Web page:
Amazonretains new employees partly by demanding them to refund part of thesigning bonus when leaving within one year, and part of thesubstantial relocation payment when leaving within two years. Mostworkers have said that they are considering quitting or they havealready left due to pressure from bosses and peers to spend littletime with families. Employees, recruiters and human resourceexecutives at other companies pronounce a steady stream of exodusfrom Amazon. Amazon’s burn and churn culture results to a bignumber of former Amazon workers showing at the doorsteps of othercompanies. Former employees claim that the departures should not beattributed to failure in the system, but rather the rationalconclusion: consistent mass intake of fresh recruits, who help thecompany machine spin, they wear out and are churned out, and leavingonly the most committed workers to survive (Ritala, 2014).

  1. Generating alternatives

  1. Increase workers’ wages and improve perks.

  2. Conduct marketing campaign to reassure customers and stakeholders.

  3. Do nothing, as in the company should not change its strategy.

  1. Selecting decision criteria

Thechosen alternative should:

  • Maintain or improve the budget,

  • Improve return on investment,

  • Maintain customer satisfaction,

  • Be consistent with the company’s mission and strategy,

  • Be within the company’s present resources and capabilities,

  • Be within acceptable risk parameters,

  • Be easy to implement,

  • Improve employee morale and turnover, and

  • Retain flexibility.

  1. Analyzing and evaluating alternatives

Increasingworkers’ wages

Increasingworkers’ wages and their perks would see their hard work beingrewarded with more money. They will be encouraged to toil harder andlonger. The higher pay would enable them increase their families’incomes and cater for their loved ones better. However, this willincrease labor costs and disrupt the budget. A salary raise is likelyto greatly improve employee morale and reduce employee turnover, aswell as increase productivity.


Amazoncan undertake a marketing offensive in order to reassure customersand stakeholders. The four P’s of marketing include promotion,place, price and product. Promotion will help Amazon provideconsumers with necessary information about the products and thecompany in general. With sales promotion, advertising and publicrelations, the company will gain bigger return on investment as moreconsumers will buy products, will maintain customer satisfaction ascustomers have more information about the products they’re buyingand it is consistent with the company’s strategy. It is howeverunlikely that it will impact on employee morale and turnover.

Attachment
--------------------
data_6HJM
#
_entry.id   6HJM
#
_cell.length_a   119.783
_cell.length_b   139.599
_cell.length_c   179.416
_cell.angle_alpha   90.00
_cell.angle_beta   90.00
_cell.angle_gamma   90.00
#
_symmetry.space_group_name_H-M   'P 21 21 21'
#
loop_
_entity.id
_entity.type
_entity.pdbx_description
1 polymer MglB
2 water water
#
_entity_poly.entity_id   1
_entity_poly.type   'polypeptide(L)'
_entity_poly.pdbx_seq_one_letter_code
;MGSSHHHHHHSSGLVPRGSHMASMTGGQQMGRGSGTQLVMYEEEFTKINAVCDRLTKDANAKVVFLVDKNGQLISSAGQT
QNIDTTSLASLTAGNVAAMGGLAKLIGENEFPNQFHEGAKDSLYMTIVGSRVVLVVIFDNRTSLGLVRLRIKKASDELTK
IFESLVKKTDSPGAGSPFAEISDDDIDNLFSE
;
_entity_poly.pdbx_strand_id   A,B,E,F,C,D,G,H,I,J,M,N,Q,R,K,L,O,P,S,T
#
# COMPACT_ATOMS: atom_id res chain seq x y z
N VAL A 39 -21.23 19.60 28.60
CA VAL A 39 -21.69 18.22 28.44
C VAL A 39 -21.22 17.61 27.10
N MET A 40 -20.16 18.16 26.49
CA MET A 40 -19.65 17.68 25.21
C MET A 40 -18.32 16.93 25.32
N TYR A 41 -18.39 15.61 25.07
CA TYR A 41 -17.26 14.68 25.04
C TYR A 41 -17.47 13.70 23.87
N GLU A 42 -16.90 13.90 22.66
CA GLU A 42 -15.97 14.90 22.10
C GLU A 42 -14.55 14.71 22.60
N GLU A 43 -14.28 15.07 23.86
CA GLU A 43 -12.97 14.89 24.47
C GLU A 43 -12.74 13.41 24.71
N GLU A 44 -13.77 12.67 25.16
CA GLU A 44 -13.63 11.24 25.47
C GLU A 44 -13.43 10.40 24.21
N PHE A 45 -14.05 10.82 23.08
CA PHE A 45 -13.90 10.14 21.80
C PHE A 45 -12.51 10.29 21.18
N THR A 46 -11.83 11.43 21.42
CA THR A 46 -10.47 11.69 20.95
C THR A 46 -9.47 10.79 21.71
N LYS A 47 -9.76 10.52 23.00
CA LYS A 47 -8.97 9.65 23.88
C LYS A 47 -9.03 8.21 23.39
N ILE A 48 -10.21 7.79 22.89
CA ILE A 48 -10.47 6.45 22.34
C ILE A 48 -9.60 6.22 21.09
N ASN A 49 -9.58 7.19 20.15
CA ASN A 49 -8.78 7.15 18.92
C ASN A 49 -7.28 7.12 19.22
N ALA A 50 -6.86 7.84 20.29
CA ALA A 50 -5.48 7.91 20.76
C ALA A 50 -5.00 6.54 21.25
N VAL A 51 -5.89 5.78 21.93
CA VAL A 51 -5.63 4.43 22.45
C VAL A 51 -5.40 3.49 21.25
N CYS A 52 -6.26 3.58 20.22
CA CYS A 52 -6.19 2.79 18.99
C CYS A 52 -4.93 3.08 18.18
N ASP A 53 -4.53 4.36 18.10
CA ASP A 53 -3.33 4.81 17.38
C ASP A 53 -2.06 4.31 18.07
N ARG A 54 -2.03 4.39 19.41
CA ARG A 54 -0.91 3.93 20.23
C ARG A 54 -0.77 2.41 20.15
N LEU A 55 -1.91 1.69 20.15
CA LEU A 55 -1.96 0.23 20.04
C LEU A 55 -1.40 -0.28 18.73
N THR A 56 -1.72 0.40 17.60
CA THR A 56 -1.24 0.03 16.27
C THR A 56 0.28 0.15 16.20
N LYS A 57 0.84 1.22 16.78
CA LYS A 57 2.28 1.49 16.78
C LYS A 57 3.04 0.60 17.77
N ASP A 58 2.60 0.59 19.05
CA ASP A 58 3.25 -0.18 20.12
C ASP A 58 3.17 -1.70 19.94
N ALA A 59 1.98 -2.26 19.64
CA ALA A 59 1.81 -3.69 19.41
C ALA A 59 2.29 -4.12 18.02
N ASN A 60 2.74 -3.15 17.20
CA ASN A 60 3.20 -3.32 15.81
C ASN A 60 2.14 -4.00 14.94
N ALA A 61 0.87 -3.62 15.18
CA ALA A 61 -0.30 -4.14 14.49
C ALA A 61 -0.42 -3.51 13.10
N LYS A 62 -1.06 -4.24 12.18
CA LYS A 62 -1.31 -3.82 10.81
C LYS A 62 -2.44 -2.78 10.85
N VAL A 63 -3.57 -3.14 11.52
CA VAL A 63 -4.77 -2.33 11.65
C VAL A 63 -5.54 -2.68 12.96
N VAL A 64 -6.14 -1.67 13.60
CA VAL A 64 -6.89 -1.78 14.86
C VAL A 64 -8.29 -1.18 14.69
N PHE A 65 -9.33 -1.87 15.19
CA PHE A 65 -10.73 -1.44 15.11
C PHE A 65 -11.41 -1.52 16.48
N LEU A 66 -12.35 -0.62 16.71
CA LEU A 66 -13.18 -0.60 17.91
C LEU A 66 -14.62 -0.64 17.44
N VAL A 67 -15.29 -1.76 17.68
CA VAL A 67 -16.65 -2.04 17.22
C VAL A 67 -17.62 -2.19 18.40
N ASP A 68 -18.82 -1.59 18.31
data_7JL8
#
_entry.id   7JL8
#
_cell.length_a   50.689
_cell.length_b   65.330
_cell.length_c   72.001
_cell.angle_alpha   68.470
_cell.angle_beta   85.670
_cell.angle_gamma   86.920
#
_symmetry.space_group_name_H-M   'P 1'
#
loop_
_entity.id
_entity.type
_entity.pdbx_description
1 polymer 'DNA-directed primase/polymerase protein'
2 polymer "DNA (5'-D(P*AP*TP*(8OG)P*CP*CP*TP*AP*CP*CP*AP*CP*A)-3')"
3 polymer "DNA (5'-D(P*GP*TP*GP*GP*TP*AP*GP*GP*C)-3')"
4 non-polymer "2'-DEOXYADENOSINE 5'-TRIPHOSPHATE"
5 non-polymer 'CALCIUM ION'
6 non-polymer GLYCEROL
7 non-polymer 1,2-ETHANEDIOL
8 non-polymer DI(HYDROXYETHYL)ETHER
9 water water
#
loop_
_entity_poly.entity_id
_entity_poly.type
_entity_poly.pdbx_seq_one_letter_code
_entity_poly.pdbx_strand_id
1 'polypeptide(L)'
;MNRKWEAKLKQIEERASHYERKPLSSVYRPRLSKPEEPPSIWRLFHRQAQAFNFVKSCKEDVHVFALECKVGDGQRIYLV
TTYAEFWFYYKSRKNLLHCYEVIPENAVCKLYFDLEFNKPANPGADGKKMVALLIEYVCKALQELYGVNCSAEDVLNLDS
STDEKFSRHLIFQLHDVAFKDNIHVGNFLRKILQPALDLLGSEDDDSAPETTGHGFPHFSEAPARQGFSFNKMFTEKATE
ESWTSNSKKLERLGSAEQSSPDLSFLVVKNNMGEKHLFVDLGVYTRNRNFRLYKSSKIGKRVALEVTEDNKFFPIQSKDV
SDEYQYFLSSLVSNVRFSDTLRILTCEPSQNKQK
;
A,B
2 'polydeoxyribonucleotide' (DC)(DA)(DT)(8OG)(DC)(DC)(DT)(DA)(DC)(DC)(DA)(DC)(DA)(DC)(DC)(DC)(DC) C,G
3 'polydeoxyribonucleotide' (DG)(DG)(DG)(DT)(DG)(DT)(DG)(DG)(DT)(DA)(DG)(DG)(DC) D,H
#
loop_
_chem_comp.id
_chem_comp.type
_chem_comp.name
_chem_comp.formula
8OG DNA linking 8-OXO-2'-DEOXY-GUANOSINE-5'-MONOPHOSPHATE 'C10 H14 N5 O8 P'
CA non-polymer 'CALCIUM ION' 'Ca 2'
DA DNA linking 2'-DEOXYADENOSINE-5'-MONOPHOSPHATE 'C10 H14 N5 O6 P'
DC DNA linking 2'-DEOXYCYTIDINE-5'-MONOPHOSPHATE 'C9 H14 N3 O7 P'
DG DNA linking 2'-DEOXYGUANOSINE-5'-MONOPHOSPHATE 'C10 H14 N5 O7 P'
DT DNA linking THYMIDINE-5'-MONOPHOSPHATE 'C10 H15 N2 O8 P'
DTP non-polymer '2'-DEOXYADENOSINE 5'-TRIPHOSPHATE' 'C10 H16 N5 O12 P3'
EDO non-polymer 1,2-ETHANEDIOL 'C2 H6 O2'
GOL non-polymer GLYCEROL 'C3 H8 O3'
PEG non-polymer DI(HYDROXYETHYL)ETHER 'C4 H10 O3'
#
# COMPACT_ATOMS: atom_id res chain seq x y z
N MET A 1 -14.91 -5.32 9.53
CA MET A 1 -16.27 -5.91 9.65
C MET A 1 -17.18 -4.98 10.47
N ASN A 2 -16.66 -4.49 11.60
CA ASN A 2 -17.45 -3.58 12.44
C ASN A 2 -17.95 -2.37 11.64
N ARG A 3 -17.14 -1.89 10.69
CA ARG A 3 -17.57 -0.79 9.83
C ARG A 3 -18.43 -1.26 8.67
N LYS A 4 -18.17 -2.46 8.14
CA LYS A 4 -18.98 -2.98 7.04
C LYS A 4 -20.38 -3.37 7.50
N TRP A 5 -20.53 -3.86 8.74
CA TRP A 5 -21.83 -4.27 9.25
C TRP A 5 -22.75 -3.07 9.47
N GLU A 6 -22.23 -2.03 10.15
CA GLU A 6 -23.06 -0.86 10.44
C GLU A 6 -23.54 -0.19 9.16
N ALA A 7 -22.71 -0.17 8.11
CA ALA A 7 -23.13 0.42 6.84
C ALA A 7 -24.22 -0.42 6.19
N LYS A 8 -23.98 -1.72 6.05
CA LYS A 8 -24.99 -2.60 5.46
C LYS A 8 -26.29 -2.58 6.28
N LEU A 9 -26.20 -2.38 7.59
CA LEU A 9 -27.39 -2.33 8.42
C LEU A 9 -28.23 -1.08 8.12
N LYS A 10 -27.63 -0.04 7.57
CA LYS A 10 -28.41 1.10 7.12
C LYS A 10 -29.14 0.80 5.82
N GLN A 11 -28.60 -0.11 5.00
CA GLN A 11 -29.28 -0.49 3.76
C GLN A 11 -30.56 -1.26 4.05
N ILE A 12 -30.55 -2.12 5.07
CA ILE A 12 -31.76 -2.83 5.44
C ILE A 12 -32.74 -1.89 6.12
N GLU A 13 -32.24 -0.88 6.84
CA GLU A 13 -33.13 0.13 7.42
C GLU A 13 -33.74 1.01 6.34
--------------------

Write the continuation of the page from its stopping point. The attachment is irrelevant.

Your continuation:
Doingnothing will mean that the company’s strategy will remain as itis.With Amazon’s use of class leading monitoring technologies intracking employees’ performance and movement, the company willascertain that targets are met and its bottom line improved. Workerscan recognize that the general job sector is bad. With unemploymentlevels above 7 percent, workers will work hard to maintain their jobsbecause more people are ready to take the jobs. When workers leave,more people are ready to work with the wages being offered and theprevailing conditions. Doing nothing resonates well with the companyas it doesn’t affect customer satisfaction, flexibility isretained, is within company’s resources and maintains the budget.

  1. Select the preferred alternative

Sincethe Great Recession, labor productivity has shot up. Workers areincreasingly afraid of losing their jobs and are compelled to toilharder, produce bigger economic surplus and larger profit margins forthe employer. Workers see a reduced demand for labor – they canmake out that there are only few well-paying jobs, and even moreunemployed persons hunting for them. Workers have thus responded byincreasing output. With poorer alternatives, as the job marketcontinues to shrink, Amazonians are more likely to increase theireffort on the job. As such, it is not very necessary for managementto hike wages as an alternative to improve productivity because thelack of viable alternative employment does just well. This optiondoes not add labor costs and it increases profit margin.

Whilemarketing will improve customer relations, it will hardly change themorale of workers, which are our focus here. It is not so easy toimplement and can be very costly.

Doingnothing and letting the company’s strategy run as it is fulfillsall the decision selection criteria. The company continues to makeprofit and is within acceptable risk parameters. Doing nothing is thealternative of choice.

  1. Implementation plan

Nofurther action is required


Albelda,R., &amp Carr, M. (2012). Low-Wage and Low-Income Workers In The US,1979-2009.

Bales,K. (2012).Disposablepeople: New slavery in the global economy.Univ of California Press.

Bergvall‐Kåreborn,B., &ampHowcroft, D. (2014).Amazon Mechanical Turk and thecommodification of labour.NewTechnology, Work and Employment,29(3),213-223.

Bodık,P., Fox, A., Jordan, M. I., Patterson, D., Banerjee, A., Jagannathan,R., …&amp Ingalls, J. (2006). Advanced tools for operators In TheFirst Annual Workshop on Autonomic Computing.

Ritala,P., Golnam, A., &ampWegmann, A. (2014).Coopetition-based businessmodels: The case of Amazon. com. IndustrialMarketing Management,43(2),236-249.